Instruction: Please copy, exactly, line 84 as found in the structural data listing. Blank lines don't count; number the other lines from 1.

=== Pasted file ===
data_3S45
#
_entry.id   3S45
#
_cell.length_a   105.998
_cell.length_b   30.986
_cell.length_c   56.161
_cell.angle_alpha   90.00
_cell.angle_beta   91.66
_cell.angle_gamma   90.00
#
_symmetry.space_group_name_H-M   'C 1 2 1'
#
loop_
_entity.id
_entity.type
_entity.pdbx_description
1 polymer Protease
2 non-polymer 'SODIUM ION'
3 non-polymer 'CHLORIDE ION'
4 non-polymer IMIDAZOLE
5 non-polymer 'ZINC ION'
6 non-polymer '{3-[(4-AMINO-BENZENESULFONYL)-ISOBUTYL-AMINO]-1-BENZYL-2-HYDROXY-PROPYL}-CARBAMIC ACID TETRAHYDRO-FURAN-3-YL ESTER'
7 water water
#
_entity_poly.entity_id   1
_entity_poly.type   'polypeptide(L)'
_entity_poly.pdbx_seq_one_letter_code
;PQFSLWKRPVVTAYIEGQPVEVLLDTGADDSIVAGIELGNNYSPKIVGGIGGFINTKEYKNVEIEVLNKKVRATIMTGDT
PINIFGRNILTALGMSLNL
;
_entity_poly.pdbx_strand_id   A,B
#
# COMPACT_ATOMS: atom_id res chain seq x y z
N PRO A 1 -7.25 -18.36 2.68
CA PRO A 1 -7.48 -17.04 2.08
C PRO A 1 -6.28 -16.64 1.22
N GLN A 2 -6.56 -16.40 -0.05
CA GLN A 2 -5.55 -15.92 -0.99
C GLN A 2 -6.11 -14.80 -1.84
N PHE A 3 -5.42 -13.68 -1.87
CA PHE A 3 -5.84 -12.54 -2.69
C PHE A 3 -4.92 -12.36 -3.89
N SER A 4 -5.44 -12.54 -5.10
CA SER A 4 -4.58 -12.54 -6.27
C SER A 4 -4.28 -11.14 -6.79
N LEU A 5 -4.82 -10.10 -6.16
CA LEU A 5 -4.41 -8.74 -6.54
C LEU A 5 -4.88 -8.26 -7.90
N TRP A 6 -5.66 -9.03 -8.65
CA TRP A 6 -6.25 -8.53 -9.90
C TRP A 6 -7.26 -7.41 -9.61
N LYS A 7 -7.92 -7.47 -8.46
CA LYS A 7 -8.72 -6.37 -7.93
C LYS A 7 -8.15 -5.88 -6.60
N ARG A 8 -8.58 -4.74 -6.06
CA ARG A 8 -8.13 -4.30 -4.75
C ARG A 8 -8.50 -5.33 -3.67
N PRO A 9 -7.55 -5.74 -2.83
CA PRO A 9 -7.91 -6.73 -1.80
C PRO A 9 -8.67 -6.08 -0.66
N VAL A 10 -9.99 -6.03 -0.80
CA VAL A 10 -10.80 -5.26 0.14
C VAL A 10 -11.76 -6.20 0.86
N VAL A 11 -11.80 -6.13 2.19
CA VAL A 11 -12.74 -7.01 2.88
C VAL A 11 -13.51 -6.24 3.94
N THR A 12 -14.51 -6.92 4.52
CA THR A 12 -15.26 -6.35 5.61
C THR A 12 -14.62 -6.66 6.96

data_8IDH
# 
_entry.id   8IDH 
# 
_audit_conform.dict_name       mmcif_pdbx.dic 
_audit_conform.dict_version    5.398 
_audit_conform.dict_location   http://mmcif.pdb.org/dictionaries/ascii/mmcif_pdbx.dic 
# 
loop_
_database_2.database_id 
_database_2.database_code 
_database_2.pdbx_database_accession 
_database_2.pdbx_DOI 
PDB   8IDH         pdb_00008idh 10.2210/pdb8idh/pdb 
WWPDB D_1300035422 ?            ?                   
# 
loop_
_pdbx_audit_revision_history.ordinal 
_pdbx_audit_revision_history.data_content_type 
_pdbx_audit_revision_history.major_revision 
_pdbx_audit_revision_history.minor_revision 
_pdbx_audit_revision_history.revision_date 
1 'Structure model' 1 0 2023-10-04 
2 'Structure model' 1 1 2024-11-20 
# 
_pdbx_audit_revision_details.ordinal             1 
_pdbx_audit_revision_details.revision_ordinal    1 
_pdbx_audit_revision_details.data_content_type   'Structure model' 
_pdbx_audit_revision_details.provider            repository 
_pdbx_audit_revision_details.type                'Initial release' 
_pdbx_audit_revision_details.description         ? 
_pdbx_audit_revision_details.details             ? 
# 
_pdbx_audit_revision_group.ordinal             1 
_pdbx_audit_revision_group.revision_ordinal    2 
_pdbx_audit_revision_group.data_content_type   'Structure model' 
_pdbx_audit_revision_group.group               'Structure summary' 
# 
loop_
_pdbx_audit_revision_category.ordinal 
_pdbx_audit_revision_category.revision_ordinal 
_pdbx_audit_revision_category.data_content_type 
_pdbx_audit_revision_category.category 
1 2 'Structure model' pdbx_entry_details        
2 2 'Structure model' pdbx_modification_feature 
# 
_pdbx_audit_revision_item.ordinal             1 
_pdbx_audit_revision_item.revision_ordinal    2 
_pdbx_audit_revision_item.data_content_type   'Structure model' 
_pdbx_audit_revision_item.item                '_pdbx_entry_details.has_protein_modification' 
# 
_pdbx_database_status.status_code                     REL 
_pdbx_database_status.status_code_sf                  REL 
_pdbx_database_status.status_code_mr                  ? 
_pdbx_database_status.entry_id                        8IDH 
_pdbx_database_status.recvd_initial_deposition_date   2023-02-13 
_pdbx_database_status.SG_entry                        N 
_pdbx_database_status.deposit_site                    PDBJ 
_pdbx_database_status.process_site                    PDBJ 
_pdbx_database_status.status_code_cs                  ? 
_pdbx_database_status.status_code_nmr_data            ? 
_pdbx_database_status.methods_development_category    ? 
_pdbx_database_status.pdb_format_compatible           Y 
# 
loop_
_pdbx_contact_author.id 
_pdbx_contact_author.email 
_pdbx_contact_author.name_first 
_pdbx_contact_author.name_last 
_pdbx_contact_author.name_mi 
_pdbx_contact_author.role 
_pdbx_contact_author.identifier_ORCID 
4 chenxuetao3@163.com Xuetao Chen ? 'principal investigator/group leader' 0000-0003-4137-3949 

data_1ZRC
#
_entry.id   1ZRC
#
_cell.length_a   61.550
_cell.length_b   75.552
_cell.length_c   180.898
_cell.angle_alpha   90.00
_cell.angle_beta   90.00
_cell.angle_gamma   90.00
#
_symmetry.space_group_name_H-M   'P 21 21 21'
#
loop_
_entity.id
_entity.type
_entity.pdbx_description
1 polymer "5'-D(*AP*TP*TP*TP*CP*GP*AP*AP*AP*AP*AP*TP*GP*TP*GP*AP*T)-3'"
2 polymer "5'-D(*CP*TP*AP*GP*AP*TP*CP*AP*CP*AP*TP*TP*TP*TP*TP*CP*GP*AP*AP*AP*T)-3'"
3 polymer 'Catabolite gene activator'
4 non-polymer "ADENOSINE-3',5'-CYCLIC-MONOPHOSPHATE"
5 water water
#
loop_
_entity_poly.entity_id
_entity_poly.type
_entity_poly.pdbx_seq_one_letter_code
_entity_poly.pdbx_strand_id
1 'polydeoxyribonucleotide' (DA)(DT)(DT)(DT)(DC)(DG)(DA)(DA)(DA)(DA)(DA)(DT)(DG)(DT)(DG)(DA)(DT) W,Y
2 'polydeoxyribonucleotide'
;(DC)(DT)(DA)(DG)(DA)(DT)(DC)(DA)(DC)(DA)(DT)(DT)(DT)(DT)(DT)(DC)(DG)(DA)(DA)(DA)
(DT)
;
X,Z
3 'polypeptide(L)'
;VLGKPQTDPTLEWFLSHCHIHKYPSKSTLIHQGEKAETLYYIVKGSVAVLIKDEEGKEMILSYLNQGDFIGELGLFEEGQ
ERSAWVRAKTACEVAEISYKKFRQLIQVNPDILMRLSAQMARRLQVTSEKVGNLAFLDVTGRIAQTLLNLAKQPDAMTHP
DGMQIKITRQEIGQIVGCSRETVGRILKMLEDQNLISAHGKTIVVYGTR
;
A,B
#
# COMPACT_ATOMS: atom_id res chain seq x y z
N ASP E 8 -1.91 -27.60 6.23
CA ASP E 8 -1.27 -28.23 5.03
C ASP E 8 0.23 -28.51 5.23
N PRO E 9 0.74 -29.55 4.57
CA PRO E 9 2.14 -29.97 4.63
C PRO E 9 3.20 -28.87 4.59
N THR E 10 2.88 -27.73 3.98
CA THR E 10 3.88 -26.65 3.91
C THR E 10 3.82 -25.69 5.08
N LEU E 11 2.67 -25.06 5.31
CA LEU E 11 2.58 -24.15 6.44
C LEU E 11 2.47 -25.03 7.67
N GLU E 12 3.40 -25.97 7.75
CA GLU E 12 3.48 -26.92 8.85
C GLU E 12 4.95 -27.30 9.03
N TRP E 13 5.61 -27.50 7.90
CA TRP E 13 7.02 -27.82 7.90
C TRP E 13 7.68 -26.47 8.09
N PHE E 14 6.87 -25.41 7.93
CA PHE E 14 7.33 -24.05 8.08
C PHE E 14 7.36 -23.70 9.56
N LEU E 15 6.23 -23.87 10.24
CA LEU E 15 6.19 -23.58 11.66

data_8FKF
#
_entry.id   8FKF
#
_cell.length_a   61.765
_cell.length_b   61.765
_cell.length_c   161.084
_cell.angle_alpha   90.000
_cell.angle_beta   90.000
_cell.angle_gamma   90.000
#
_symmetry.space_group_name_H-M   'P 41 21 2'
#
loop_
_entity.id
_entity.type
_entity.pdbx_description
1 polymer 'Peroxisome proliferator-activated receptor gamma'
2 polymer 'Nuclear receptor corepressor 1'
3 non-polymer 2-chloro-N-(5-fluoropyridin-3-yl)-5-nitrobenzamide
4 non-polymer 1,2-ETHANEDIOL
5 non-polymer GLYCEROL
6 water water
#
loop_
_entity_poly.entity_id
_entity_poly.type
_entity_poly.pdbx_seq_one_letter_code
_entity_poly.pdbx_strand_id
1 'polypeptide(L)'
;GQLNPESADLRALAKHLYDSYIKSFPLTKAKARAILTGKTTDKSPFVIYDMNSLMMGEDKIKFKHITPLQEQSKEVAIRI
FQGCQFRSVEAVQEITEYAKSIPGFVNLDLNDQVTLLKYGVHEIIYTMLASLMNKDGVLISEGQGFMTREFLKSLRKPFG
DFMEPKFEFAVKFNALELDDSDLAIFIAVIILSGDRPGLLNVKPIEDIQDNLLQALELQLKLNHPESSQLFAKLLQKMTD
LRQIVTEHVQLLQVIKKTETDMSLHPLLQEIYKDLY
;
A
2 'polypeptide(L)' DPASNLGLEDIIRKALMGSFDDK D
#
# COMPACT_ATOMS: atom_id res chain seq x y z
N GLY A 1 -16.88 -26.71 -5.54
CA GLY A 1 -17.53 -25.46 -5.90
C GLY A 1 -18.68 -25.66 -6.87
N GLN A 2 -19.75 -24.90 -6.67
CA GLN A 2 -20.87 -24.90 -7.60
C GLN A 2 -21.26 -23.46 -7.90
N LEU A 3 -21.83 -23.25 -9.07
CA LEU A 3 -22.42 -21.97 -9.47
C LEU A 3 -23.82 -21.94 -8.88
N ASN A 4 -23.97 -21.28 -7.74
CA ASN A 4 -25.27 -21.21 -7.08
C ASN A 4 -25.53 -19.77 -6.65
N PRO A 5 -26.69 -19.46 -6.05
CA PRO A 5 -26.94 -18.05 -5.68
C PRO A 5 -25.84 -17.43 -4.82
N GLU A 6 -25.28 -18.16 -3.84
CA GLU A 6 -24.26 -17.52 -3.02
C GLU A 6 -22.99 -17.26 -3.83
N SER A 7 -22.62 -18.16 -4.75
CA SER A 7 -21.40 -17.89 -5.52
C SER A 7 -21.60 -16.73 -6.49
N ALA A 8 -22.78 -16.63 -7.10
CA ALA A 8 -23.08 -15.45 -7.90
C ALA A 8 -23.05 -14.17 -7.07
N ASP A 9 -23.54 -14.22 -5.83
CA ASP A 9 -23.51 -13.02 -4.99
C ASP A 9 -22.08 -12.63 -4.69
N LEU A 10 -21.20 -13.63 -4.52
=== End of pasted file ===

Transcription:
PDB   8IDH         pdb_00008idh 10.2210/pdb8idh/pdb 